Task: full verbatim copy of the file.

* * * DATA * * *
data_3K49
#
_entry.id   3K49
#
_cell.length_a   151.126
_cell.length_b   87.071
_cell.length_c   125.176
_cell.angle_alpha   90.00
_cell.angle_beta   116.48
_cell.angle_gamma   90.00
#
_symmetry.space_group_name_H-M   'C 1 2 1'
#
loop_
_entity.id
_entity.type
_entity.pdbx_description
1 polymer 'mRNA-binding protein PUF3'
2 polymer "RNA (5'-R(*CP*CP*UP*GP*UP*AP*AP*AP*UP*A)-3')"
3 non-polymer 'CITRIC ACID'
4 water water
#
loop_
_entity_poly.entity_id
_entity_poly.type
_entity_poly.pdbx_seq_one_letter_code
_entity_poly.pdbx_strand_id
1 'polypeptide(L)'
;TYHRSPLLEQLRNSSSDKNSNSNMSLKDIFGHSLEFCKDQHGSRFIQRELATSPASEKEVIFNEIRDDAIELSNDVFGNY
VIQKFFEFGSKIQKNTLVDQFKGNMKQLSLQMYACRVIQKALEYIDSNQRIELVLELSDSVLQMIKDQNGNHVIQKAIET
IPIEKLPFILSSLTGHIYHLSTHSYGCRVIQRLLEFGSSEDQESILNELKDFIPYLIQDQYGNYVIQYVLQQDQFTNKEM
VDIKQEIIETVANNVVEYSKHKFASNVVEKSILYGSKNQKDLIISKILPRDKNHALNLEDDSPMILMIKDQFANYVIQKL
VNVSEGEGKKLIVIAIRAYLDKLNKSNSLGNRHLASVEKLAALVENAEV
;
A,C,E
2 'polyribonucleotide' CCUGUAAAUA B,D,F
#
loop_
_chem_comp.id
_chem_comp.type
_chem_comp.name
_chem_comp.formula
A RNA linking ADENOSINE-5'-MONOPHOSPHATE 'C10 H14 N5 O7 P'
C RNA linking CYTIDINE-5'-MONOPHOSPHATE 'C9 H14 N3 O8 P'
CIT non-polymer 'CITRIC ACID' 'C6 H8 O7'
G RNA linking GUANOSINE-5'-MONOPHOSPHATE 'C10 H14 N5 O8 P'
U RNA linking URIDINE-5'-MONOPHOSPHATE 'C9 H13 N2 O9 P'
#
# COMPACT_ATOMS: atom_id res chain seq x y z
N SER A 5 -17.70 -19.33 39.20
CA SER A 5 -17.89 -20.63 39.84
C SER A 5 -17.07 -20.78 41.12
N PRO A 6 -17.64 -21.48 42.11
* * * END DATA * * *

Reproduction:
data_3K49
#
_entry.id   3K49
#
_cell.length_a   151.126
_cell.length_b   87.071
_cell.length_c   125.176
_cell.angle_alpha   90.00
_cell.angle_beta   116.48
_cell.angle_gamma   90.00
#
_symmetry.space_group_name_H-M   'C 1 2 1'
#
loop_
_entity.id
_entity.type
_entity.pdbx_description
1 polymer 'mRNA-binding protein PUF3'
2 polymer "RNA (5'-R(*CP*CP*UP*GP*UP*AP*AP*AP*UP*A)-3')"
3 non-polymer 'CITRIC ACID'
4 water water
#
loop_
_entity_poly.entity_id
_entity_poly.type
_entity_poly.pdbx_seq_one_letter_code
_entity_poly.pdbx_strand_id
1 'polypeptide(L)'
;TYHRSPLLEQLRNSSSDKNSNSNMSLKDIFGHSLEFCKDQHGSRFIQRELATSPASEKEVIFNEIRDDAIELSNDVFGNY
VIQKFFEFGSKIQKNTLVDQFKGNMKQLSLQMYACRVIQKALEYIDSNQRIELVLELSDSVLQMIKDQNGNHVIQKAIET
IPIEKLPFILSSLTGHIYHLSTHSYGCRVIQRLLEFGSSEDQESILNELKDFIPYLIQDQYGNYVIQYVLQQDQFTNKEM
VDIKQEIIETVANNVVEYSKHKFASNVVEKSILYGSKNQKDLIISKILPRDKNHALNLEDDSPMILMIKDQFANYVIQKL
VNVSEGEGKKLIVIAIRAYLDKLNKSNSLGNRHLASVEKLAALVENAEV
;
A,C,E
2 'polyribonucleotide' CCUGUAAAUA B,D,F
#
loop_
_chem_comp.id
_chem_comp.type
_chem_comp.name
_chem_comp.formula
A RNA linking ADENOSINE-5'-MONOPHOSPHATE 'C10 H14 N5 O7 P'
C RNA linking CYTIDINE-5'-MONOPHOSPHATE 'C9 H14 N3 O8 P'
CIT non-polymer 'CITRIC ACID' 'C6 H8 O7'
G RNA linking GUANOSINE-5'-MONOPHOSPHATE 'C10 H14 N5 O8 P'
U RNA linking URIDINE-5'-MONOPHOSPHATE 'C9 H13 N2 O9 P'
#
# COMPACT_ATOMS: atom_id res chain seq x y z
N SER A 5 -17.70 -19.33 39.20
CA SER A 5 -17.89 -20.63 39.84
C SER A 5 -17.07 -20.78 41.12
N PRO A 6 -17.64 -21.48 42.11